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The 70 week prophecy is one of the most amazing prophecies of the Bible because it pinpoints the exact years the Messiah would begin his ministry and be put to death.
The prophecy was written by Daniel, a Hebrew exile in Babylon, who lived over 500 years before Christ was born.
We know that the prophecy was written before the time of Christ because it is found in the Dead Sea Scrolls which date to the second century B.C.
Various ancient records can be used to accurately date the start of the prophecy. Historical data confirms when Christ's ministry began and his death in fulfilment of the prophecy.
According to Daniel 9:24-25 a period of seventy weeks were apportioned for the Jews to finish transgression and make an end of sins. This can be considered a period of probation for the nation of Israel. The exile to Babylon had been caused by idolatry, oppression of the poor and Sabbath breaking, but now the people were being given another chance, they would return to their homeland and the city would be rebuilt.
Before the people went into exile, Jeremiah said they would be in exile for seventy years (Jer. 25:11-12; 29:10). Daniel was aware of this prophecy and knew the time must be close for its fulfillment (Daniel 9:2), so he was fasting and praying that God would forgive the people and return them from exile as He had promised.
The prophecy indicates that in the last week of the prophecy the Messiah would come and be cut off in the midst of the final week.
Before going into details this chart helps to give a summary of the prophecy:
The period of seventy weeks begins with a decree to rebuild and restore Jerusalem (Daniel 9:24-25). The question is which decree is the prophecy referring to?
The initial decree of Cyrus (Ezra 1:1-4; Isaiah 45:1) to allow the exiles to return allowed for the rebuilding of the temple but the city itself was not restored at this time. The city was all broken down and the people chose to live outside Jerusalem.
Another decree was made by Darius I (Ezra 6:1-5) but this only confirmed what Cyrus had ordered and allowed the construction of the temple to continue. Work on the temple had ceased because of opposition. It was completed in the reign of Darius I.
It was not until the time of Artaxerxes I that a decree was made that allowed a measure of independence for the city, with the appointing of magistrates, and the enforcing of Jewish law (Ezra 7:12-26). This led to the city being rebuilt, but again opposition hindered the work until the time of Nehemiah when it was completed (see the book of Nehemiah).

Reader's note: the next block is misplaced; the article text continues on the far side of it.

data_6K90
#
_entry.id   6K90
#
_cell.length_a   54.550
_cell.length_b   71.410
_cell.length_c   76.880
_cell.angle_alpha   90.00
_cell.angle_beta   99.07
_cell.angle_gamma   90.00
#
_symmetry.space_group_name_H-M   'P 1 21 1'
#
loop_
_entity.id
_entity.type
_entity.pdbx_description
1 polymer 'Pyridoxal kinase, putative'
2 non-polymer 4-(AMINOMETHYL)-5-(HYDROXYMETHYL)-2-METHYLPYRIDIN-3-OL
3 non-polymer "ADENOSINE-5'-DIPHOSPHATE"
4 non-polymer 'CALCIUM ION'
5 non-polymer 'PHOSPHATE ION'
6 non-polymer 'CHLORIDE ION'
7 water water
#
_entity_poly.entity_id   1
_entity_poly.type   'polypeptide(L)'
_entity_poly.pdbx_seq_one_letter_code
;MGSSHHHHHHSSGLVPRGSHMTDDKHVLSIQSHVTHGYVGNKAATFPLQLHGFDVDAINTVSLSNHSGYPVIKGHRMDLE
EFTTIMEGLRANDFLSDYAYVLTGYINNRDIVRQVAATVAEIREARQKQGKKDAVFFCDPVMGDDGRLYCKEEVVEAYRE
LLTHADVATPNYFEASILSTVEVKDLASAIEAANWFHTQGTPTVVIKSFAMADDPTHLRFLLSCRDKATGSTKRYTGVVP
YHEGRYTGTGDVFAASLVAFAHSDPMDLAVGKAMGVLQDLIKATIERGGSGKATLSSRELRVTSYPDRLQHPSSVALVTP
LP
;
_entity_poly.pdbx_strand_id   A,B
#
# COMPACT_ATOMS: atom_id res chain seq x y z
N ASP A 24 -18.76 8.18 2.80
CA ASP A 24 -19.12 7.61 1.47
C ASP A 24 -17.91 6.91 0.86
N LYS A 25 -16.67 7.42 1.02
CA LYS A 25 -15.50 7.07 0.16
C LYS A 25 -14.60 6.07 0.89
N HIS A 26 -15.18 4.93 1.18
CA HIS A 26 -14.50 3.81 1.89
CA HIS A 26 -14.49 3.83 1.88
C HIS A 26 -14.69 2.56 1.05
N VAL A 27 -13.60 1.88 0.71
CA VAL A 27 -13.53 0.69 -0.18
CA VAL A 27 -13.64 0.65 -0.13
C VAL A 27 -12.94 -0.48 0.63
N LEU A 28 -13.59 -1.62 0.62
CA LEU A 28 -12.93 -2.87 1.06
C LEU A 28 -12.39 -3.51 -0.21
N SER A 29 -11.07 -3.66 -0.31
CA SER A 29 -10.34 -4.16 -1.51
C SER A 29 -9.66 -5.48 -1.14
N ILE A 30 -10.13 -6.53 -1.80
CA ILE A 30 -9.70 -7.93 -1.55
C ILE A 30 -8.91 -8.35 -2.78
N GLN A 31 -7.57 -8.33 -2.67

There were two stages to both the rebuilding of the temple and the city:
The rebuilding of the temple:
phase 1: first return of exiles, work begins but stops because of opposition (Ezra 1-4) (538 BC)
phase 2: temple completed (Ezra 5-6) (515 BC)
The rebuilding of the city:
phase 1: return of exiles under Ezra (Ezra 7-8) (457 BC)
phase 2: Nehemiah completes the rebuilding of the city (Nehemiah 1-6) (444 BC)
The secular kings were as follows:
Cyrus 539-530 BC [temple rebuilding started 538 BC]
Cambyses 530-522 BC
(False Smerdis - only ruled for about 6 months, slain by Darius I)
Darius I 522-486 BC [temple finished 515 BC]
Xerxes (Ahasuerus) 486-465 BC [time of Esther (1:1)]
Artaxerxes I 465-423 BC [Ezra returns, temple embellished and city legally established 457 BC; Nehemiah returns and finishes work on the city walls 444 BC]
Darius II 423-405 BC
Artaxerxes II 405-359 BC
From this data the decree which led to the restoration of the city was that made in the seventh year of Artaxerxes.
The date for his seventh year can be calculated using several ancient records including Olympiad dates, Ptolemy's cannon, Elephantine papyri and Babylonian cuneiform tablets. Some of these records contain astronomical observations so it is possible to pinpoint with accuracy the relevant dates.
Ptolemy's cannon contains records of eclipses which helps to establish the regnal years of the kings. Also there is a surviving Babylonian record of astronomical observations for the whole of Nebuchadnezzar's 37th year [April 568 - April 567], the sequence described would not be repeated for centuries, if ever.
It must also be taken into account that there was no universal calendar in ancient times; the calendar started at different times of the year (spring, autumn or December).
The Jewish calendar in the time of Artaxerxes used an autumn civil calendar which is shown from Nehemiah 1:1; 2:1 because Kislev [Nov/Dec] preceded Nisan [Mar/Apr] in the same year, which is impossible in a spring calendar as it begins with Nisan. The autumn calendar began with Tishri [Sep/Oct]. The spring calendar was used for religious festivals.
When taking this into account the 7th year of Artaxerxes would have been from the autumn 458-457 BC.
Ezra arrived in Jerusalem in the fifth month of 457 BC (July or August) (Ezra 7:8) and the decree would have been put into effect after he arrived. So we can start the prophecy from the autumn of 457 BC.
The seventy weeks are divided into 7 + 62 + 1 weeks. This way of describing time suggests that it is symbolic or prophetic time.